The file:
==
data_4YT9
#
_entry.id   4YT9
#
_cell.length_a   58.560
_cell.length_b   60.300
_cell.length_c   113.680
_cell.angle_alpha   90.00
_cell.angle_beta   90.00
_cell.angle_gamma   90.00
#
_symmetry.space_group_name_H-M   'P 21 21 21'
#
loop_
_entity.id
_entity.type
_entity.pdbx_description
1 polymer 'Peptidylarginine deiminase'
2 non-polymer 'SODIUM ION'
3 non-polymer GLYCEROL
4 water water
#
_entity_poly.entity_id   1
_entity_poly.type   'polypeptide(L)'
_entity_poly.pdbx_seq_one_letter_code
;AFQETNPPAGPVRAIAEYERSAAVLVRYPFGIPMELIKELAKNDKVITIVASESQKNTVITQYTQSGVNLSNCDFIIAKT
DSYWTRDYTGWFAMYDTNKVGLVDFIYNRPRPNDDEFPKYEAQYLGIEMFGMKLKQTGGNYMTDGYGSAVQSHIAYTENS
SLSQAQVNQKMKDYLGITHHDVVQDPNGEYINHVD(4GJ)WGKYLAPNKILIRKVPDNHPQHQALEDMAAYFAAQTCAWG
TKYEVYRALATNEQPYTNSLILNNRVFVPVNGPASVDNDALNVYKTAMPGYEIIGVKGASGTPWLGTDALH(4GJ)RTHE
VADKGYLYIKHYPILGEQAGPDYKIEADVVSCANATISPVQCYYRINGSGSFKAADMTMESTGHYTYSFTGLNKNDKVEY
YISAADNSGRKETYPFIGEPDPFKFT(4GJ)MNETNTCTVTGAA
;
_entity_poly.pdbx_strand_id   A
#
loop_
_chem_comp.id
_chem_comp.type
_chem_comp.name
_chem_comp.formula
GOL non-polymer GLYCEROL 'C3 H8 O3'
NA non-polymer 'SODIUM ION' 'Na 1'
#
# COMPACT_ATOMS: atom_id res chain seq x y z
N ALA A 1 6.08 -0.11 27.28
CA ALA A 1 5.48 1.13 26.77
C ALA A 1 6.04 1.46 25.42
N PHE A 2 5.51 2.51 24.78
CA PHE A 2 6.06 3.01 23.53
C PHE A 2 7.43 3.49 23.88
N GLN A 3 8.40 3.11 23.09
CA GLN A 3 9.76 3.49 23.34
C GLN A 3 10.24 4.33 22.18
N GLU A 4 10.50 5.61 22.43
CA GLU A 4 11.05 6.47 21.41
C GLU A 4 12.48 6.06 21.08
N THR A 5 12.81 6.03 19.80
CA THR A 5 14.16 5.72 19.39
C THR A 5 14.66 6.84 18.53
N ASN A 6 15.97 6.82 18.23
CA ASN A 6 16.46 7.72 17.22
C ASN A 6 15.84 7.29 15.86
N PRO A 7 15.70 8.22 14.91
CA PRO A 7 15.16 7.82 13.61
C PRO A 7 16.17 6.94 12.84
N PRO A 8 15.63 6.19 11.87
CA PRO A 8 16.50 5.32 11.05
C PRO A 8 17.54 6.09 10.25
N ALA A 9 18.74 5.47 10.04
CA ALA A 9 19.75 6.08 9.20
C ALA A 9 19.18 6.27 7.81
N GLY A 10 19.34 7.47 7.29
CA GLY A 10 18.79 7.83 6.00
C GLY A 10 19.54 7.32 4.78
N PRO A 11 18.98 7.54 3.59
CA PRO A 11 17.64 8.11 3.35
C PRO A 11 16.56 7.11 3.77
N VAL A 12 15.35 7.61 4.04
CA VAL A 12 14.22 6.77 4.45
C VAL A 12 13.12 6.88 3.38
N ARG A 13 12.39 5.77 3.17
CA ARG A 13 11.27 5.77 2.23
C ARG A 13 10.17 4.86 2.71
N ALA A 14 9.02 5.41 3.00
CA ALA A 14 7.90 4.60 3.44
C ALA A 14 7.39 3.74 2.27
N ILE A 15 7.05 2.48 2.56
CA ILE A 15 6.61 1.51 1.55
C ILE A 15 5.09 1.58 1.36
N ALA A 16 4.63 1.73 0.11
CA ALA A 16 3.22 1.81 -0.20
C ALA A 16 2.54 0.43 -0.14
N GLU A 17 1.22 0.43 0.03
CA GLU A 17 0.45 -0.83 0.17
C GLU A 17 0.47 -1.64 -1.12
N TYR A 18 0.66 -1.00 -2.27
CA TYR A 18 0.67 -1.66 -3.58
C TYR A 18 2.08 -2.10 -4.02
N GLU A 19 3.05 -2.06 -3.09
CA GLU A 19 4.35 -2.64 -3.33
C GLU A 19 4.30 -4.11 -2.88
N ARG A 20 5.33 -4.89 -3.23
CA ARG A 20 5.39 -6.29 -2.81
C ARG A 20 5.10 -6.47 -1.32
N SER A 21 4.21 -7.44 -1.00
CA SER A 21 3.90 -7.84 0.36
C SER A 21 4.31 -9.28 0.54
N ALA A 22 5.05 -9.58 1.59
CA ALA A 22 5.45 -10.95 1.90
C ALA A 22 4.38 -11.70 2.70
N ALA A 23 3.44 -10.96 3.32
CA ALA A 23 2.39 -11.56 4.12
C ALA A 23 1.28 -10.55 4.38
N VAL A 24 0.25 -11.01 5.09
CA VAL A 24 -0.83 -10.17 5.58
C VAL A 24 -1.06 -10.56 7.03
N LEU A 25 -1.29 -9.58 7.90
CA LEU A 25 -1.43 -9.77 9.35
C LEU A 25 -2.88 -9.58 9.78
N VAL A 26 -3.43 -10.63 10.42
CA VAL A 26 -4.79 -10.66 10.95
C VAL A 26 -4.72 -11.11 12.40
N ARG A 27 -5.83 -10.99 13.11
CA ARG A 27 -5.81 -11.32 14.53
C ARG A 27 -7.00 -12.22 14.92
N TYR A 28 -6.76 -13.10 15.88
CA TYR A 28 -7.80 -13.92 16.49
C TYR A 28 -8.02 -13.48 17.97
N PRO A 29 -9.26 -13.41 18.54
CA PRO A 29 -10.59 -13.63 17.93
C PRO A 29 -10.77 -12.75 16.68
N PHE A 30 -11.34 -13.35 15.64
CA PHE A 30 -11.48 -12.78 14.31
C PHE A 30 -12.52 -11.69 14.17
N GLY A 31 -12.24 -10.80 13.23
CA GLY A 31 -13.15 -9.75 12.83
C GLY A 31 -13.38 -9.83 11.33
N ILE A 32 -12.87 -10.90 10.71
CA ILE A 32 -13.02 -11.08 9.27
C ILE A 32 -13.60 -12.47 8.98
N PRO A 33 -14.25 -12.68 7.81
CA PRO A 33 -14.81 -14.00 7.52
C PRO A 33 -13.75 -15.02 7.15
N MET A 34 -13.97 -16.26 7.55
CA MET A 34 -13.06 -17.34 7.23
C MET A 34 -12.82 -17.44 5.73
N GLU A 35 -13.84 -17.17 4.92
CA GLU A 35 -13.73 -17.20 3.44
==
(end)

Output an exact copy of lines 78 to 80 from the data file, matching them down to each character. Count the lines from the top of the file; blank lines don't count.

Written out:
CA VAL A 12 14.22 6.77 4.45
C VAL A 12 13.12 6.88 3.38
N ARG A 13 12.39 5.77 3.17